Health + Wellness

The Link Between Fibroids, Vitamin D, and Black Women

vitamin d and fibroids

Research suggests Black women are two to three times more likely to develop fibroids than white women. Scary thought, right? Well get this – not only are Black women more likely to develop fibroids at a younger age, but they will also need more aggressive and invasive treatment for fibroids than their white counterparts. Why? Situational, environmental, and nutritional deficiencies in the Black community are behind it – more specifically, vitamin D deficiency. Lack of vitamin D in Black women is thought to be linked to fibroid growth. How can we increase our vitamin D intake and reduce this shocking statistic? First, let’s figure out the reasoning behind the data.


Many Black people are among the poor and uninsured in the United States. Compare that to our white counterparts who not only have more monetarily, but also have adequate health insurance they can readily afford.

Many Black people are trapped in precarious living situations, which leads to living with a higher baseline of stress than most Americans. Add that to being a woman, whom we know usually makes substantially less money than men, and you’ve got a Black woman in a situation where they and their family are just trying to make it to next week. Fibroids, their symptoms, and treatment may be the furthest from their minds – and their pockets.


Our skin – the powerhouse of our “Black girl magic” – also prevents us from getting vital amounts of vitamin D. Three inherent factors inhibit Black skin from absorbing and processing enough vitamin D.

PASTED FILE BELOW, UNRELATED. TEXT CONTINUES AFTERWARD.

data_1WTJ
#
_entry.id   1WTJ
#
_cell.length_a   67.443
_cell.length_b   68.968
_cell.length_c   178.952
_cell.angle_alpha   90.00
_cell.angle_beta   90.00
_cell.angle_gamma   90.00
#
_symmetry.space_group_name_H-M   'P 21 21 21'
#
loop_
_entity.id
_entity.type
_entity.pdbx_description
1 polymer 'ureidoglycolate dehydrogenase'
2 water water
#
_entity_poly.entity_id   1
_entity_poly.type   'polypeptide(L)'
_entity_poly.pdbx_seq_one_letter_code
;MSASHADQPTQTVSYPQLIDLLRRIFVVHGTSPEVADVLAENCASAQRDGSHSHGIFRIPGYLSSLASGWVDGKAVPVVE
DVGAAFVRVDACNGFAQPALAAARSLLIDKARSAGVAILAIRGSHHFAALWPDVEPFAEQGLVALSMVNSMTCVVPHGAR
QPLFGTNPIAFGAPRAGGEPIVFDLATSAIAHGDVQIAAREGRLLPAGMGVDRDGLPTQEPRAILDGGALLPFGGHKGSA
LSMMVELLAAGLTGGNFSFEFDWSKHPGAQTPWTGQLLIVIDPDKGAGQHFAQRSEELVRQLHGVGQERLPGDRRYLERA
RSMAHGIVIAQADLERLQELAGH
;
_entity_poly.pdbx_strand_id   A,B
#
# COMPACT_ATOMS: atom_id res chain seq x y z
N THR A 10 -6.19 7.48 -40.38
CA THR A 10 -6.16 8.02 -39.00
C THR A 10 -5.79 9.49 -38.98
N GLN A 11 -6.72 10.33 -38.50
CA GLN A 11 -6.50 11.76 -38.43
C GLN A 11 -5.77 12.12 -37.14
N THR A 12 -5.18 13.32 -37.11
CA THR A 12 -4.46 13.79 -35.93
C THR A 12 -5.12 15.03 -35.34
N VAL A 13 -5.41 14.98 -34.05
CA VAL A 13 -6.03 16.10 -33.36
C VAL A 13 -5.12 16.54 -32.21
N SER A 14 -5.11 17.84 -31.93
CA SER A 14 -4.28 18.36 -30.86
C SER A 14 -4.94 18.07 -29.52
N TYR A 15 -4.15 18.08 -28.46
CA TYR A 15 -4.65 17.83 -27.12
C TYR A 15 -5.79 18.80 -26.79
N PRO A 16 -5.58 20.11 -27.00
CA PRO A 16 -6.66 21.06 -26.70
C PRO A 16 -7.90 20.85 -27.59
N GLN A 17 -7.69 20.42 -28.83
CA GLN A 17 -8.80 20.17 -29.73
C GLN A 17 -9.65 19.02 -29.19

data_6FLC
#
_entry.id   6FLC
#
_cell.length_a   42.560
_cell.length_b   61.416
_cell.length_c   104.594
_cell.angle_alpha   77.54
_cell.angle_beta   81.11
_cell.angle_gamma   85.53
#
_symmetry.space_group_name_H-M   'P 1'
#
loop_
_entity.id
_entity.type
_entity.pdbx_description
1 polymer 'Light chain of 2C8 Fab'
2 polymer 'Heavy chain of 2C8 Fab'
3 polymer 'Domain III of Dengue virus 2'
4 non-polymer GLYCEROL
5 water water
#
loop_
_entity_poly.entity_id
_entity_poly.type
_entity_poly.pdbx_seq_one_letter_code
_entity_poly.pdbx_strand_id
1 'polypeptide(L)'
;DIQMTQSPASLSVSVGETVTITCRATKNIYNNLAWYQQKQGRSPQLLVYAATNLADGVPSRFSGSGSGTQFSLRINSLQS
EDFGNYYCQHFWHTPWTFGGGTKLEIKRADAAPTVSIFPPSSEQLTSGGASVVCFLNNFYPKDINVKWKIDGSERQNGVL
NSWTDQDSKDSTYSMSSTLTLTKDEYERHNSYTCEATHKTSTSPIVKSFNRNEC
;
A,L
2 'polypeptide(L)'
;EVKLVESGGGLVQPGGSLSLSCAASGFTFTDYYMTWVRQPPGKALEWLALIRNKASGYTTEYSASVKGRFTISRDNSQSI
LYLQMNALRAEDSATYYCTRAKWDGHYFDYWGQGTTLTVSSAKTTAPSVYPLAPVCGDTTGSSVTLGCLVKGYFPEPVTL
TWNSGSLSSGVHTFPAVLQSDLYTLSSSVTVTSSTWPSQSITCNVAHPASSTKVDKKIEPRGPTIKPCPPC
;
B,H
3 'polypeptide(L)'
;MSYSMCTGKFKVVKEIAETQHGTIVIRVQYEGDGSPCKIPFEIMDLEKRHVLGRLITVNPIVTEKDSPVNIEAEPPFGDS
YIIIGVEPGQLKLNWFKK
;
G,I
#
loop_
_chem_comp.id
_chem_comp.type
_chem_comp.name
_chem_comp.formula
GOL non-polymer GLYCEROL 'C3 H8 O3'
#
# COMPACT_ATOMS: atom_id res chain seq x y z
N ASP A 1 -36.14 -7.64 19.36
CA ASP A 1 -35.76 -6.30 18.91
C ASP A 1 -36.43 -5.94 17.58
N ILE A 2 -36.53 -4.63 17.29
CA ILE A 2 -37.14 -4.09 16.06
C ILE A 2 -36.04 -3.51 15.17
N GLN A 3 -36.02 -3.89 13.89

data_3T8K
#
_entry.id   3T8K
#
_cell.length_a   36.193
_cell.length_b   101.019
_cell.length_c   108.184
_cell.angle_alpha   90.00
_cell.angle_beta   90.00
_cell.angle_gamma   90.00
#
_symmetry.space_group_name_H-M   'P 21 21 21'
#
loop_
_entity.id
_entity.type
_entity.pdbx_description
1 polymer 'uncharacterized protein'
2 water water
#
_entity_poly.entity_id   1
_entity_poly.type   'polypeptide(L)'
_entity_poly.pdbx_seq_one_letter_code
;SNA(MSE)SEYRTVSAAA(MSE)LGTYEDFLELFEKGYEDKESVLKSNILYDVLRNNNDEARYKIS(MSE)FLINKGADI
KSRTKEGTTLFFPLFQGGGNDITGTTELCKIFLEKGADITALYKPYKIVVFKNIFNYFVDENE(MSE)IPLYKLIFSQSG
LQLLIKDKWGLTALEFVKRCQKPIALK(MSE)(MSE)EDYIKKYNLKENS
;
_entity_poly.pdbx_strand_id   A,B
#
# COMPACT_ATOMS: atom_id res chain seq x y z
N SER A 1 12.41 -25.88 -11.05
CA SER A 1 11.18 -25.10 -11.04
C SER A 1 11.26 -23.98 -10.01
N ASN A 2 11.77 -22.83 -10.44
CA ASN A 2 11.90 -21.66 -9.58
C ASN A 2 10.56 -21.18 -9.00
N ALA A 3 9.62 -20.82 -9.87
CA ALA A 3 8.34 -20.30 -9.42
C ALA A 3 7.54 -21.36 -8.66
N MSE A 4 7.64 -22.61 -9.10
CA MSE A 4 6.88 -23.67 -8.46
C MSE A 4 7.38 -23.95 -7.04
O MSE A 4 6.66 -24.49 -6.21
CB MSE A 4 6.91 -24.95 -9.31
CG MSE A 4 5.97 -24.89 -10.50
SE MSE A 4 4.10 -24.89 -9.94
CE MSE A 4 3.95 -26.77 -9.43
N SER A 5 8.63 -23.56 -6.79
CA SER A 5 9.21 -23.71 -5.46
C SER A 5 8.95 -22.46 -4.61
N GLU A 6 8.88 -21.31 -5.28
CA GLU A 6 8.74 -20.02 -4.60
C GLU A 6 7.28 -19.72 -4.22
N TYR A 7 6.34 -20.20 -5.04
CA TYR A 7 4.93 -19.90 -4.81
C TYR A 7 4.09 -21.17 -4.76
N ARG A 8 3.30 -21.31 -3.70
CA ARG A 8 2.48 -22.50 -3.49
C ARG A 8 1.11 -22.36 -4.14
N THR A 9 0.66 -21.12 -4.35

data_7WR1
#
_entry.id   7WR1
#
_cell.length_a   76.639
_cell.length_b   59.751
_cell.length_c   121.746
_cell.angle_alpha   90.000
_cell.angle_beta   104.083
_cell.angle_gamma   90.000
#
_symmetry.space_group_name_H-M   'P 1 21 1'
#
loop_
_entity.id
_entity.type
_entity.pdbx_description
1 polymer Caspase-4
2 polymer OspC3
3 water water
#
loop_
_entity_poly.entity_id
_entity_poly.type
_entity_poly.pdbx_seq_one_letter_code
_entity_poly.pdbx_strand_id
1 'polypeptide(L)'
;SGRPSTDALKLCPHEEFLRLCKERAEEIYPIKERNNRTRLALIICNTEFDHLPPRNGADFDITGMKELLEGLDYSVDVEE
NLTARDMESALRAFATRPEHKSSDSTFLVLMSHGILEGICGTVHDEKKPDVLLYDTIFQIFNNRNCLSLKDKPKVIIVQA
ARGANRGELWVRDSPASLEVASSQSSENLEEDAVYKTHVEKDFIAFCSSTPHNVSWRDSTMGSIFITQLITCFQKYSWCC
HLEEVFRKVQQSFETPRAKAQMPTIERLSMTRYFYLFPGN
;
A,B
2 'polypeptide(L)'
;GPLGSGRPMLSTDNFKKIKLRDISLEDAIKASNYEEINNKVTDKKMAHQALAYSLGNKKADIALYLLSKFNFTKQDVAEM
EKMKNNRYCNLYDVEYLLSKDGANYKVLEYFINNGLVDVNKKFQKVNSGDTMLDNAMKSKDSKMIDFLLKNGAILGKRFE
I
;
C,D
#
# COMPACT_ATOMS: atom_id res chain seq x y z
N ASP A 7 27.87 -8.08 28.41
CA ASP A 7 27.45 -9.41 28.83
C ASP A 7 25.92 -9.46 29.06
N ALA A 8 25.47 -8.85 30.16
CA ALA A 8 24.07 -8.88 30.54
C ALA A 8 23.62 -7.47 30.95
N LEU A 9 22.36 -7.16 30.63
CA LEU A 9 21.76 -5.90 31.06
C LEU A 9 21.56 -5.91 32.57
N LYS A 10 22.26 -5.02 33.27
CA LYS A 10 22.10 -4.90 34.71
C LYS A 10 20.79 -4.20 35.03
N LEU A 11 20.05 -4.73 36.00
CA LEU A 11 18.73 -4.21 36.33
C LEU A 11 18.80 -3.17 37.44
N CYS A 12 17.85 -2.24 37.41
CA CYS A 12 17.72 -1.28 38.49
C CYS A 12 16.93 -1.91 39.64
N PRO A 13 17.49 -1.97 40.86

First, our melanin blocks most UV absorption, leading to vitamin D production.

Second, the shift from agrarianism to industrialization keeps us from getting the sunlight we would from working outdoors. Third, sunscreen blocks us from receiving harmful amounts of UV rays, inhibiting vitamin D absorption and processing. 

RELATED: 7 Ways for Sistahs to Make Living With Fibroids Easier


It’s no secret that the Black diet has not been the best for centuries. Copious amounts of pork and red meat, salt and sugar, processed foods, and a sedentary lifestyle contributed to obesity and poor health in the Black community. For Black women, a poor diet lacking vitamin D can encourage fibroid growth.

Combined, these factors not only contribute to fibroid development, they encourage continued growth via constant mental and physical stress, poor lifestyle choices, and unhealthy dietary choices. So what are some lifestyle changes that can help black women combat fibroids?

1. Take vitamin D supplements.

Supplemental vitamin D is available via two sources: D2 and D3, with D3 being the most effective in the

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